No one looks forward to a breakup: They are painful, and often bring about a physical, mental, emotional and even spiritual change within yourself, which can be hard to weather. But sometimes breakups are necessary — so how do you know if you should break up with someone? How can you know definitively that now is the time to leave, and there are no other options?
I asked 13 relationship experts that question, and they all had slightly different takes on the question. First and foremost, it must be said here that you must leave if there is abuse of any kind. This is important enough that it's worth repeating: If you are being abused, on any level, you have to end the relationship, no matter how painful that might feel and no matter how scared you might be to be on your own. Also, if you're having the same arguments over and over again, or you've completely lost hope, you're in probably in the same boat — time to go. That said, there are plenty of other flags to which to pay attention if you're thinking it might be time to split with your partner. Here are 13 ways to know you should break up with someone.
1. You're Afraid Of Leaving
"Always break up with someone if you don't feel like yourself when you are with them," life coach Kali Rogers tells Bustle. Other reasons to leave: "Your gut says you don't love them," Rogers says, "or you know you don't want to be with them anymore, but feel like you're a bad person if you leave."
All three are huge red flags — if you're not yourself when you're with your partner, you patently can't go on together. Same if your gut tells you that you don't love them — and above all, you can never stay with someone just because you're afraid of hurting them if you leave. "Humans are resilient, people bounce back," Rogers reminds.
2. Your Partner Retaliates Against You
"Any time you feel that you are blatantly and repeatedly disrespected by a partner, or if physical violence is involved in any way, it’s time to consider ending the relationship," marriage counselor Jessica Wade tells Bustle. "If retaliation — silent treatment, withholding sex, name calling, physical aggression — is present in your relationship, despite attempts to change the pattern, you should see this as a sign that disrespect will turn toward mistreatment regularly, and ask yourself, 'Do I deserve to be treated this way?'" Clearly, the answer is a resounding "no" — and if this is happening, seek help and leave ASAP.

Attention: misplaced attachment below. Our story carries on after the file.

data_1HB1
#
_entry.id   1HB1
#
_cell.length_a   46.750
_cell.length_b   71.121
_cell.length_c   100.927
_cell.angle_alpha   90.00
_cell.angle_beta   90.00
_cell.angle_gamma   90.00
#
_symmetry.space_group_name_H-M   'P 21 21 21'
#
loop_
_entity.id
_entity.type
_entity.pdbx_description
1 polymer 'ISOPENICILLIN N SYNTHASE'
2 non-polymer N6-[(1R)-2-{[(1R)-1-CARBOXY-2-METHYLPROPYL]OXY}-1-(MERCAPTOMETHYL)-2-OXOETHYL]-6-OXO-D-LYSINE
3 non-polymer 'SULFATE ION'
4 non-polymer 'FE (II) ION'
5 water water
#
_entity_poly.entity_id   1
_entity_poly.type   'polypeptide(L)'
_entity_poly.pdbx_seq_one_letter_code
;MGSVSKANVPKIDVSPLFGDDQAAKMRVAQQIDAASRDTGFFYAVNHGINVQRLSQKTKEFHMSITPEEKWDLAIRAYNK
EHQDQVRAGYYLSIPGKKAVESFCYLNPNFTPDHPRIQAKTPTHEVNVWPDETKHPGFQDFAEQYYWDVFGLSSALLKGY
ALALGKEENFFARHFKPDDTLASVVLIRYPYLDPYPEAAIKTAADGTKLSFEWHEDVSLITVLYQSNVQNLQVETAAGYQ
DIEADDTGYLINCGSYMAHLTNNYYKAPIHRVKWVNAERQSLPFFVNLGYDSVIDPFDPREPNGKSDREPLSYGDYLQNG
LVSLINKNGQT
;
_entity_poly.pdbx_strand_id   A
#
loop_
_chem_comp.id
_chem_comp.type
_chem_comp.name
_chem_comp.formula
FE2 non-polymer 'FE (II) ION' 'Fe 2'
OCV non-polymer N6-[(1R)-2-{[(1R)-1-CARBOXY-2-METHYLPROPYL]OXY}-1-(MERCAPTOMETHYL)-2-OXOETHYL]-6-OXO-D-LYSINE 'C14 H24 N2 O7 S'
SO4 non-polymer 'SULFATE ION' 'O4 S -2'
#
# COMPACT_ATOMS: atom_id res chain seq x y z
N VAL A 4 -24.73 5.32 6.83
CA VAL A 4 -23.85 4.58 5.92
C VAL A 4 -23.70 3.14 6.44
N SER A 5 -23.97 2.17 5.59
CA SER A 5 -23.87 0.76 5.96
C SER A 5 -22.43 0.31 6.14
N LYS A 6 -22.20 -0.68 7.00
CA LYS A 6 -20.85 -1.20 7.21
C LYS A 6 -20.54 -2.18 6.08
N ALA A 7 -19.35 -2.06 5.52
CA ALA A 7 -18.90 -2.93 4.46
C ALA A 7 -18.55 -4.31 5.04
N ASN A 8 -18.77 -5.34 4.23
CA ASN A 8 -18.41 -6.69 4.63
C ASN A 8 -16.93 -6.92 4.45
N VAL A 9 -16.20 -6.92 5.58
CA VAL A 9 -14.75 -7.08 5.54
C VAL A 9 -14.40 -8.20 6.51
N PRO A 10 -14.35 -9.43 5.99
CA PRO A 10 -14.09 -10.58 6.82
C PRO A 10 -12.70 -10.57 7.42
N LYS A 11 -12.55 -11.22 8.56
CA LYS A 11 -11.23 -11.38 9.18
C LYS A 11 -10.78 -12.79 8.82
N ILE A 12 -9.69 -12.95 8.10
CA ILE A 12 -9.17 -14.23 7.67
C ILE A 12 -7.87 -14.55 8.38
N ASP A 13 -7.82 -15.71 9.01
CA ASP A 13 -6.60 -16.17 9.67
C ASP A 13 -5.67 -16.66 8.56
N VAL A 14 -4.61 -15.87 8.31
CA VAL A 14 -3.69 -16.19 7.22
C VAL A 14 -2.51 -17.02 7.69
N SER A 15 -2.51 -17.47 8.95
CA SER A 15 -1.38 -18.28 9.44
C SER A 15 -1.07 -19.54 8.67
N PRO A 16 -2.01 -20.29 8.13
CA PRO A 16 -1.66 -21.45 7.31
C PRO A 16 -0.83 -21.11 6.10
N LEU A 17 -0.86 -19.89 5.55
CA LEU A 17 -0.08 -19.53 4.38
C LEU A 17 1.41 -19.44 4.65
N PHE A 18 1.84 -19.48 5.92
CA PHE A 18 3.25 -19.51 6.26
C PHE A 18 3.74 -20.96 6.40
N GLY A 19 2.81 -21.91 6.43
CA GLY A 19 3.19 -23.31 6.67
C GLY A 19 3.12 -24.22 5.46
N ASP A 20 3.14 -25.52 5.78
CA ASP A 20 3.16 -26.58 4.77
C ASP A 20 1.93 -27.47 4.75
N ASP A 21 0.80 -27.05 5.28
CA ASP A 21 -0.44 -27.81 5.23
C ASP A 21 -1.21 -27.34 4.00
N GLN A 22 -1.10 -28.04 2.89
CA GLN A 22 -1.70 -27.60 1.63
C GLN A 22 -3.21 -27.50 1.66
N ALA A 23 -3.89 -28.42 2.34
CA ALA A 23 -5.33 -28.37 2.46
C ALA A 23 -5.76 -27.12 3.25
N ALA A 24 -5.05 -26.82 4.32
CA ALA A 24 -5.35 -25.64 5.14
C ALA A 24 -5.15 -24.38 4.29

3. There Is Abuse Of Any Kind
"If you are even thinking this question, I would say that is red flag number one," Marina Sbrochi, IPPY award-winning author of Stop Looking for a Husband: Find the Love of Your Life tells Bustle. "Regarding flag number two — even though this is always a number one — if there is any abuse going on," you absolutely have to exit the relationship. This includes all types of abuse, of course: physical, emotional, financial, Sbrochi adds.
4. You Have The Same Arguments Over And Over
"You should break up with someone if you continue to have the same couples' conflicts and arguments repeatedly and your partner refuses to support satisfying your needs," Dr. Fran Walfish, Beverly Hills child, parenting, and relationship psychotherapist tells Bustle. "A healthy working relationship requires two willing participates who want to please each other’s wants and needs." If you don't have that, you don't have anything.
5. Your Gut Is Telling You To Leave
"Listen to your inner voice," Boston-based clinical psychologist Bobbi Wegner tells Bustle. "What is your first thought when you ask yourself if you should stay with someone?" The gut is important here — if you keep asking yourself (and your friends, and your coworkers, and your shrink, and anyone who will listen) if you should leave, you should.
"Also ask — how happy are you in the relationship [on a spectrum of one to 100]," Wegner says. "If the number is the number is less than 70, there is a good chance that this is not someone to stay with."
6. Your Partner Doesn't Really Want To Be In The Relationship
"Your partner is not reliable, doesn't show up, doesn't keep promises," Tina B. Tessina, aka Dr. Romance, psychotherapist and author of How to Be Happy Partners: Working it out Together, tells Bustle. "Your partner won't work with you to solve problems or get things done [or] has too many emotional outbursts, throws hissy fits or temper tantrums when something goes wrong." In other words, you're dealing with someone who doesn't really want to be in the relationship. Not OK.
7. Your Problems Aren't Solvable
"There is no clear black and white answer unless there is abuse, in which 'leave' is the correct answer," zen psychotherapist and neuromarketing strategist Michele Paiva tells Bustle. As long as there's no abuse, it's wise "to weigh quite a few factors," she says. "Are you simply being self-protecting and you might be afraid of being loved?" If this is the case, open your heart and see what happens.